There are moments in your life that you will never, ever forget, no matter how long you live. One of those, for me, was June 18, 1983. I had a front row seat for the first launch of Challenger, standing there along the Banana River, several cameras ready for the once in history shot (which I did get in spectacular fashion). Somewhere, I have the press pass, car pass, buttons, patches, and the press kits.
It was one of the greatest moments of my life. That’s why I’m using one of the first official NASA photos of her. That was a glorious day, when those first press photos came out. It was a day to celebrate. As a gender “we” had finally made it.
That day, I felt like I was riding with her. I felt like she was flying for me. I stood there, besides one of the co-founders of our Women in Space Network, both of us in tears.
An American woman was finally going into space – not as a token woman, but as a viable scientist. I remember standing there, watching Challenger. Each launch vehicle had a personality of their own. Columbia went up a little slower, but Challenger just wooshed up, faster than Columbia, stealing my heart. Those of us covering the program in those days had our favorites. Challenger was mine. And then, it was gone.
Sally Ride handled things with a quiet dignity, going about her job, with the proverbial Right Stuff. You did what you came to do, and that was that. She wasn’t a token female, she was an astronaut.
She gave us all hope. She proved to us that women were finally able to fly with the big guys. Ironically, it took the destruction of Challenger for women to fully establish their role in space, dying alongside the men.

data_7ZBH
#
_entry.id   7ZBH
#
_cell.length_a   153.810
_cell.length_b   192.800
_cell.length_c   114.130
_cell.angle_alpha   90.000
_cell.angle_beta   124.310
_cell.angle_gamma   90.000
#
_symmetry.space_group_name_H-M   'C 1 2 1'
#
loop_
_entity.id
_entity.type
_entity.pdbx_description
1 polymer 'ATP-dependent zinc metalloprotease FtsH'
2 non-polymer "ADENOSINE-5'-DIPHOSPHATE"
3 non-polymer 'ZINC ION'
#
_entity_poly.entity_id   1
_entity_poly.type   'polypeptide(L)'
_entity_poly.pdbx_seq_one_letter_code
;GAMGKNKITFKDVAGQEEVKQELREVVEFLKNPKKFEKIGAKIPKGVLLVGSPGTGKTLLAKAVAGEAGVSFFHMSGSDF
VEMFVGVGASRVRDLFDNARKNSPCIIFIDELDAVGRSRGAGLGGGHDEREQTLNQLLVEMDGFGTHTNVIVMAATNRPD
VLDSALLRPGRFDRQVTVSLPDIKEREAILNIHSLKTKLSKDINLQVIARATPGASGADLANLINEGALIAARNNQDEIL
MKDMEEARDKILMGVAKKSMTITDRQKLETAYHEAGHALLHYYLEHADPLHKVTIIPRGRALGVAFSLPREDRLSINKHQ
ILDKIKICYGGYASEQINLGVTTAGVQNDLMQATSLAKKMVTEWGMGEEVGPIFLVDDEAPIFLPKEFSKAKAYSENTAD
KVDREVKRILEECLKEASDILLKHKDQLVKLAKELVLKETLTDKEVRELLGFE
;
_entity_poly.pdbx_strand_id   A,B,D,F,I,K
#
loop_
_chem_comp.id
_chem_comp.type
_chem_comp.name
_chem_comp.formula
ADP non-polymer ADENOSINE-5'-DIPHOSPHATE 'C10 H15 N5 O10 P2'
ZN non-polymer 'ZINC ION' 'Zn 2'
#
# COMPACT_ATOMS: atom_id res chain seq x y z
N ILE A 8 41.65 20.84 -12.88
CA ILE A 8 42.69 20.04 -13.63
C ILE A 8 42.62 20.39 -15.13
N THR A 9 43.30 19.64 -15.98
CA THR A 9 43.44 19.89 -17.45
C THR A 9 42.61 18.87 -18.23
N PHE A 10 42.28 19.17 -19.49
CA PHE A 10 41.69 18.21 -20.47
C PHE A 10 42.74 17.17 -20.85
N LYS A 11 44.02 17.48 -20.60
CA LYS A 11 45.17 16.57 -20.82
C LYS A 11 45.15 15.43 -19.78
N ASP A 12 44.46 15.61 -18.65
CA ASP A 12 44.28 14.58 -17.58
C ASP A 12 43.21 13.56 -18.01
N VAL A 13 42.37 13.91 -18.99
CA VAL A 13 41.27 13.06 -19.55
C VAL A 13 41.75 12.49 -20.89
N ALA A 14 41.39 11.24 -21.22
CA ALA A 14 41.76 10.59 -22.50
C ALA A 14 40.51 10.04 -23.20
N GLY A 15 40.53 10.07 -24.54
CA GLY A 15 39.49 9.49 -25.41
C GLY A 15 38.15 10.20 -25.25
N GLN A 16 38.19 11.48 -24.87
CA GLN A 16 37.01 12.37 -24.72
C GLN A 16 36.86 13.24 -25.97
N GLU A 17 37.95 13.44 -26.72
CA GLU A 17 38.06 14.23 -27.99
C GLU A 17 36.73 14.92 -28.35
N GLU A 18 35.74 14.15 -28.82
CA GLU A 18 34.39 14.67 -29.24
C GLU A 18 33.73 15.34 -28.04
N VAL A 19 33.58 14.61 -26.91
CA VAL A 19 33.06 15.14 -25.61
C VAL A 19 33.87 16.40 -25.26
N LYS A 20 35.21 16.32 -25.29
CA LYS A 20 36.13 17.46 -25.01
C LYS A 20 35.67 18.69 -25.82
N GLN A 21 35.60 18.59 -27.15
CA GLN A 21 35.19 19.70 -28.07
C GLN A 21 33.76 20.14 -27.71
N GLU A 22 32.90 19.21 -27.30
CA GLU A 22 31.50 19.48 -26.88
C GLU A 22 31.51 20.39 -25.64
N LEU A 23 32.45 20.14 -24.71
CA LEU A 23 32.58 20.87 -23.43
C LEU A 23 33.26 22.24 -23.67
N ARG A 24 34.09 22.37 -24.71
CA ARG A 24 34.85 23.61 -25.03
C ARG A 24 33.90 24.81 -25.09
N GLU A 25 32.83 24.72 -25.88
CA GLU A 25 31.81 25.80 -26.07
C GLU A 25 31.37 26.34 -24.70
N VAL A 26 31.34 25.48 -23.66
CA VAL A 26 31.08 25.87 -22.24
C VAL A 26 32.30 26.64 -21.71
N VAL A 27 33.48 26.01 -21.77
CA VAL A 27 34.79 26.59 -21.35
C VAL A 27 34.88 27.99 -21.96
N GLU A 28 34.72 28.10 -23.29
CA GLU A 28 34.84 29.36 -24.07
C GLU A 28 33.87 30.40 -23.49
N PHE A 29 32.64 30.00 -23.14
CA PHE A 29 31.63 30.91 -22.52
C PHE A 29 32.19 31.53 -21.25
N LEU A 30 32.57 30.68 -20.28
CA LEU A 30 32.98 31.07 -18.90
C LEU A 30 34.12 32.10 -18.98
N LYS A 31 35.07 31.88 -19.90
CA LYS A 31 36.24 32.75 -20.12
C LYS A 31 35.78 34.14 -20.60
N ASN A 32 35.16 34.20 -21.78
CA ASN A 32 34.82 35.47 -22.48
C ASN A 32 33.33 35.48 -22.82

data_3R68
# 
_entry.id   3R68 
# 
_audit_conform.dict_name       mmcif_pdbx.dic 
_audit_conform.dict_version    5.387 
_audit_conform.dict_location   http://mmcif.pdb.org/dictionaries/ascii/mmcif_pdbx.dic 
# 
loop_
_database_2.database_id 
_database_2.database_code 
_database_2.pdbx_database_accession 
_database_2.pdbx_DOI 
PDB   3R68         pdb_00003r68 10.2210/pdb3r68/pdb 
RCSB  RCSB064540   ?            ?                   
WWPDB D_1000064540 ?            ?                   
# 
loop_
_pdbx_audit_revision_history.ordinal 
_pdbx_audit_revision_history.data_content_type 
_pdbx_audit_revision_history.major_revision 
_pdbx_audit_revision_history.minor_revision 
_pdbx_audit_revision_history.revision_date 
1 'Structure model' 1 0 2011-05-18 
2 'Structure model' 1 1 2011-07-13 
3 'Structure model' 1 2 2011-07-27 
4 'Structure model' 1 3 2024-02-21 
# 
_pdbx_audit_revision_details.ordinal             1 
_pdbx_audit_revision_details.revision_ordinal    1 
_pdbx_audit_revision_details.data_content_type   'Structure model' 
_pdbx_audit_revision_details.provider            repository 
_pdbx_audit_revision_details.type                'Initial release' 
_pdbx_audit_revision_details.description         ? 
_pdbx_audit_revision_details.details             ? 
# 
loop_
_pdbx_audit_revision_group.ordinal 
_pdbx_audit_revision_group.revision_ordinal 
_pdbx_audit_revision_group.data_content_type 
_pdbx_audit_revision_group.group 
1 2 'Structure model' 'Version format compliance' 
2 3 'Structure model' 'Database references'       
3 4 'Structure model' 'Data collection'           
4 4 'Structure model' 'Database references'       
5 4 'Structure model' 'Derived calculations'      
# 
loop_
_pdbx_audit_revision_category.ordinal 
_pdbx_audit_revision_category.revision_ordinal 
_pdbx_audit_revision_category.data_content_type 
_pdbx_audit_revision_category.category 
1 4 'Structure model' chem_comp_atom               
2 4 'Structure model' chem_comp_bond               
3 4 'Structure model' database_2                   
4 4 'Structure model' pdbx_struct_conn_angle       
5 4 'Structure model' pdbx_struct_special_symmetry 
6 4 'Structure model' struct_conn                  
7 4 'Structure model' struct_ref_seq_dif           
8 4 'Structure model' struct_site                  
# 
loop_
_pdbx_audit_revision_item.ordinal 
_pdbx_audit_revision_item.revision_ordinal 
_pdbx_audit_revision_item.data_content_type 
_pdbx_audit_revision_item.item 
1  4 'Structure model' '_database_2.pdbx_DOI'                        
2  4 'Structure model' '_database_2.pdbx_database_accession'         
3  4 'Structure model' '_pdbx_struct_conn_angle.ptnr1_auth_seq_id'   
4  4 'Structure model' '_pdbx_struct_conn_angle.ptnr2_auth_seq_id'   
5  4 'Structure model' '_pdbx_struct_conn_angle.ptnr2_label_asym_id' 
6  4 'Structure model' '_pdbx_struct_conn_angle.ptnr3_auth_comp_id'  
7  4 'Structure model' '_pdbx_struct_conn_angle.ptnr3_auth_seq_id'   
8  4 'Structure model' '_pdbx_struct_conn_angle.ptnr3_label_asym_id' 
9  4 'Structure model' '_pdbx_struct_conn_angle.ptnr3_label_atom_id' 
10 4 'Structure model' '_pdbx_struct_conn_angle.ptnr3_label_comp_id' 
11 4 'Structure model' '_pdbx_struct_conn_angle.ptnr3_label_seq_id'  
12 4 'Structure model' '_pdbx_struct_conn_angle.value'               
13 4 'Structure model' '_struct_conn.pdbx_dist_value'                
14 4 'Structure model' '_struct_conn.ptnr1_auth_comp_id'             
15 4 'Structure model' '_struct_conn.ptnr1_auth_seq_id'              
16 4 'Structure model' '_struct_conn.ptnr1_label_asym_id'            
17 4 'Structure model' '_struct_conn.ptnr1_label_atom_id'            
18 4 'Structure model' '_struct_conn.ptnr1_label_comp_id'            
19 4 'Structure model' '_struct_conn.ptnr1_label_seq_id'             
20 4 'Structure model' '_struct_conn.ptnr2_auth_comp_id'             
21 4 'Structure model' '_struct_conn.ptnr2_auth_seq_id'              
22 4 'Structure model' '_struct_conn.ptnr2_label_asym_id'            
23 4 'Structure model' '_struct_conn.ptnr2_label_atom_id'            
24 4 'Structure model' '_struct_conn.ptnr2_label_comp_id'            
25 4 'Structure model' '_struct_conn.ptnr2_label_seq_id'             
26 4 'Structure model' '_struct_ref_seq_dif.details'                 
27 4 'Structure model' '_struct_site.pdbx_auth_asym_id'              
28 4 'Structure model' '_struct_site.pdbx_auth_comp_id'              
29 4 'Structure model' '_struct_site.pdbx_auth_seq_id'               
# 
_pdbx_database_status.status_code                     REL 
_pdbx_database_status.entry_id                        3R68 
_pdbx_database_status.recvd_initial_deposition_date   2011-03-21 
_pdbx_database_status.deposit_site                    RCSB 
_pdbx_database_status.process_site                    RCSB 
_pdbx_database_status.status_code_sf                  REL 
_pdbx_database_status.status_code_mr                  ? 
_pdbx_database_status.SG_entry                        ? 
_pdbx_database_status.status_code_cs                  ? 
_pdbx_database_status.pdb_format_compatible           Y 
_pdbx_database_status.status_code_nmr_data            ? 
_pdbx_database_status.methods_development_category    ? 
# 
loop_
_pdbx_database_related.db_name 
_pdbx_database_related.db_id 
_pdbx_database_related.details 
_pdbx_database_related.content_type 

Sally Ride died with the same quiet dignity she had as she handled the pressure of being America’s first woman in space. She belongs with the legends.
“Oh, I have slipped the surly bonds of earth,
And danced the skies on laughter-silvered wings;
Sunward I’ve climbed and joined the tumbling mirth of sun-split clouds –
and done a hundred things You have not dreamed of –
wheeled and soared and swung high in the sunlit silence.
Hovering there I’ve chased the shouting wind along
and flung my eager craft through footless halls of air.
“Up, up the long delirious burning blue
I’ve topped the wind-swept heights with easy grace,
where never lark, or even eagle, flew;
and, while with silent, lifting mind I’ve trod
the high untrespassed sanctity of space,
put out my hand and touched the face of God.”
High Flight – John Gillespie Magee, Jr.